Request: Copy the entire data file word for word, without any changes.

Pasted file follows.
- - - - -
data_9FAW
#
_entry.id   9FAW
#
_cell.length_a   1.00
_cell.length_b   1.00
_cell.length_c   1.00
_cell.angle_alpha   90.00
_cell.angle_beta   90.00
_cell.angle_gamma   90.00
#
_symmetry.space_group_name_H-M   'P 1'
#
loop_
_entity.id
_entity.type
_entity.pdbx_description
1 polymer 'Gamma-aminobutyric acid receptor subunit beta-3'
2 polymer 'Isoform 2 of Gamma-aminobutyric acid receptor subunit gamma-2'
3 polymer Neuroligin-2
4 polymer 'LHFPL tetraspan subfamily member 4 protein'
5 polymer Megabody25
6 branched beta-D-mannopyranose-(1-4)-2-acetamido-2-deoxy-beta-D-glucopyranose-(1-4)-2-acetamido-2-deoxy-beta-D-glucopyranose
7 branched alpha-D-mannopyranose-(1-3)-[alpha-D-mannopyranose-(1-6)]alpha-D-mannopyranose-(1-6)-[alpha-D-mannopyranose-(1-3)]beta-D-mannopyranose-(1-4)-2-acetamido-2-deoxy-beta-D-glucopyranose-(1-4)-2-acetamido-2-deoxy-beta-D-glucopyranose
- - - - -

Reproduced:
data_9FAW
#
_entry.id   9FAW
#
_cell.length_a   1.00
_cell.length_b   1.00
_cell.length_c   1.00
_cell.angle_alpha   90.00
_cell.angle_beta   90.00
_cell.angle_gamma   90.00
#
_symmetry.space_group_name_H-M   'P 1'
#
loop_
_entity.id
_entity.type
_entity.pdbx_description
1 polymer 'Gamma-aminobutyric acid receptor subunit beta-3'
2 polymer 'Isoform 2 of Gamma-aminobutyric acid receptor subunit gamma-2'
3 polymer Neuroligin-2
4 polymer 'LHFPL tetraspan subfamily member 4 protein'
5 polymer Megabody25
6 branched beta-D-mannopyranose-(1-4)-2-acetamido-2-deoxy-beta-D-glucopyranose-(1-4)-2-acetamido-2-deoxy-beta-D-glucopyranose
7 branched alpha-D-mannopyranose-(1-3)-[alpha-D-mannopyranose-(1-6)]alpha-D-mannopyranose-(1-6)-[alpha-D-mannopyranose-(1-3)]beta-D-mannopyranose-(1-4)-2-acetamido-2-deoxy-beta-D-glucopyranose-(1-4)-2-acetamido-2-deoxy-beta-D-glucopyranose